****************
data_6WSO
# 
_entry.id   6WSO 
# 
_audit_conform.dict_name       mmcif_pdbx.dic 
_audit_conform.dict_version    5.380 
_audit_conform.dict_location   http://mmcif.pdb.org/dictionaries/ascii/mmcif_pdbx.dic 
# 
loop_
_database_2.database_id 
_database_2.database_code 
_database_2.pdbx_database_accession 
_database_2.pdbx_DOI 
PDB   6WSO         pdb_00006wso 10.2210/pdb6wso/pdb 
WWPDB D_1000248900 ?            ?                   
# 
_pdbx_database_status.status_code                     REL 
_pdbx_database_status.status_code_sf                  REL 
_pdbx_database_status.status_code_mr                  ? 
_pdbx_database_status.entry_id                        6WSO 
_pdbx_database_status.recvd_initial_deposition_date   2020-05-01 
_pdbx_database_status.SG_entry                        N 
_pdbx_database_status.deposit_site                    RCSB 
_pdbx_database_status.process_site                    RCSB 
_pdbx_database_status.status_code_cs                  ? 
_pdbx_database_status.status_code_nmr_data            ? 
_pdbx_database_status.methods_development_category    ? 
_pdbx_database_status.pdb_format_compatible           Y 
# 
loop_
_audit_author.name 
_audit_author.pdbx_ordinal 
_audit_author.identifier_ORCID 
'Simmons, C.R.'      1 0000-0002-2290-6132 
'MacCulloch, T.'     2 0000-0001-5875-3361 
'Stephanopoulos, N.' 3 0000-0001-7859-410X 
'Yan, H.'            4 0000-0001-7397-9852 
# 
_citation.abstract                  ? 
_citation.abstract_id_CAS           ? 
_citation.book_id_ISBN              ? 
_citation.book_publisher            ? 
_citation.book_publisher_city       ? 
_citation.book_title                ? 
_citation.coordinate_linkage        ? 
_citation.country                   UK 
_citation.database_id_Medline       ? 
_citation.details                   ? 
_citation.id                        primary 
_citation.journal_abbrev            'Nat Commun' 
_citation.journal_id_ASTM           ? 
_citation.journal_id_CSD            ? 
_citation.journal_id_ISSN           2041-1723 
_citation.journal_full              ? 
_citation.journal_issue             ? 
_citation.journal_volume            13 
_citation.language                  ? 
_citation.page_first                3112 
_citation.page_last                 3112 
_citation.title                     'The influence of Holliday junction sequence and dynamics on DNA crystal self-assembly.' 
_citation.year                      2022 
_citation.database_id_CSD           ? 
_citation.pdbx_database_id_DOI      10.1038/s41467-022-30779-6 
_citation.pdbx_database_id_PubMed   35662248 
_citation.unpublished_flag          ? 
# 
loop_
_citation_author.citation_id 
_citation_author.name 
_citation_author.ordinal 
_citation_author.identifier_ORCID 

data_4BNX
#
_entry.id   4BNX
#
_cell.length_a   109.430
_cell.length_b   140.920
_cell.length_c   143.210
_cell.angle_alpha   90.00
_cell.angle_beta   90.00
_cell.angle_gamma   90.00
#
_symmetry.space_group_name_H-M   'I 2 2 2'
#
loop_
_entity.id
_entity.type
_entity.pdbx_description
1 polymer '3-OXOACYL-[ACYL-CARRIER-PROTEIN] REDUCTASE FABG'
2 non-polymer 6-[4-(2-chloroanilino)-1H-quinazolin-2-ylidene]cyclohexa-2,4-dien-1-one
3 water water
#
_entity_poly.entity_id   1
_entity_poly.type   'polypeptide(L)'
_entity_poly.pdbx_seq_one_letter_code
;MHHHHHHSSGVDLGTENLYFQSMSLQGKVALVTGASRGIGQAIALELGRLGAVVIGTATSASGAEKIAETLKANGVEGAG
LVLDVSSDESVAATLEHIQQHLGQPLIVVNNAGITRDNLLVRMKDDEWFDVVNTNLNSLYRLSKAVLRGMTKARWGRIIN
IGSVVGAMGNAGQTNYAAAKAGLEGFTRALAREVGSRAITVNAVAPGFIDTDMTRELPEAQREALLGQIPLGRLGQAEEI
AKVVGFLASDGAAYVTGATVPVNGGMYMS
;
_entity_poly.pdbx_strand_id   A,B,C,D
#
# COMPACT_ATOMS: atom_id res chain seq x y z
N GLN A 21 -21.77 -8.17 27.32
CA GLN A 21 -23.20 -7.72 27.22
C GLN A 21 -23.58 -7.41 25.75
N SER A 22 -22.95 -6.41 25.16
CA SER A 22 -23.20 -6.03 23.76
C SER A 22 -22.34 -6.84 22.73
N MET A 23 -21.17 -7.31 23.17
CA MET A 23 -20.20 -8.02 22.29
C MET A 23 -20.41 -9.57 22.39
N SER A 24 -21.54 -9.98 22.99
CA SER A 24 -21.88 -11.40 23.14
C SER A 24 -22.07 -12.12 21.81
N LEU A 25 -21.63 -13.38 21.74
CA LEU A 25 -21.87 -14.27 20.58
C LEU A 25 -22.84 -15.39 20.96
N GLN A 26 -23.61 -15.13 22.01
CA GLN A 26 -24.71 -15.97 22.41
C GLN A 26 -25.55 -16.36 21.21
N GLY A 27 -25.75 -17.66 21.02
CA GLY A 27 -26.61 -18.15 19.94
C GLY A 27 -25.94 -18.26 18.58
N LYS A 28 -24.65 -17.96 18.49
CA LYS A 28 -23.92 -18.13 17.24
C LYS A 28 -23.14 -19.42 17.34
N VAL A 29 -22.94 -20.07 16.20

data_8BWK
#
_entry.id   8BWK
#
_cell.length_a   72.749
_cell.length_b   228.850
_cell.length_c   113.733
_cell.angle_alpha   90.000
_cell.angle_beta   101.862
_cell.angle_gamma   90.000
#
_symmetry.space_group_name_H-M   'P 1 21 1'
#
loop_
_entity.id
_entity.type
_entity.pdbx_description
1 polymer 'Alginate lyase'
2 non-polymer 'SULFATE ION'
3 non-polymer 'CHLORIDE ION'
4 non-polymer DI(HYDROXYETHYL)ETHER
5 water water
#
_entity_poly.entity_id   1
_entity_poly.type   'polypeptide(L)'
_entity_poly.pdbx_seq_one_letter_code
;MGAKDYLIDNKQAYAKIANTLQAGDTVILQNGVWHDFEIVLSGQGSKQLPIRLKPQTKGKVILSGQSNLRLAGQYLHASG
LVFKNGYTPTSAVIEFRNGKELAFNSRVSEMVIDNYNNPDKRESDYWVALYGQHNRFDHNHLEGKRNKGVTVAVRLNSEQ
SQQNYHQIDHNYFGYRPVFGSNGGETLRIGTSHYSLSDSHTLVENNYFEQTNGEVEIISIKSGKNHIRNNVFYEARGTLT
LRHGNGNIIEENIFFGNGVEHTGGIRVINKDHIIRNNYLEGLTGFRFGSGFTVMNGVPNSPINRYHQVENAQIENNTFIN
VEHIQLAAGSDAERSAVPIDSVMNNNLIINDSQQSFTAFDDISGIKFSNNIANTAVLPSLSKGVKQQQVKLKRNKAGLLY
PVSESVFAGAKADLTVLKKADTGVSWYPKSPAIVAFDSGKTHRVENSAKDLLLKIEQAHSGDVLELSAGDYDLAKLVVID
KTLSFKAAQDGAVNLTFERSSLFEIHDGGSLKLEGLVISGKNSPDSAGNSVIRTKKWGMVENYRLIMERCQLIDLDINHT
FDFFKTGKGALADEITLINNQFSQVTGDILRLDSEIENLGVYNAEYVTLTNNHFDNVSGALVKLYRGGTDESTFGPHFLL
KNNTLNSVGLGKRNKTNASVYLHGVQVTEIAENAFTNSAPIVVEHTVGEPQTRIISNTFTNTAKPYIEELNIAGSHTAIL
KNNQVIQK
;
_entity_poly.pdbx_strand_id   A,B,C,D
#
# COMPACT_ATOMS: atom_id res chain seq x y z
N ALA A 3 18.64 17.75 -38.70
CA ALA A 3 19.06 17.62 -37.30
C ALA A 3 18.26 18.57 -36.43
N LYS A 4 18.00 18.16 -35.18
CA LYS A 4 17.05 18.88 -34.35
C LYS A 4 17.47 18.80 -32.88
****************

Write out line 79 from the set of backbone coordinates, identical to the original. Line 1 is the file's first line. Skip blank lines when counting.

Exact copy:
_cell.angle_alpha   90.00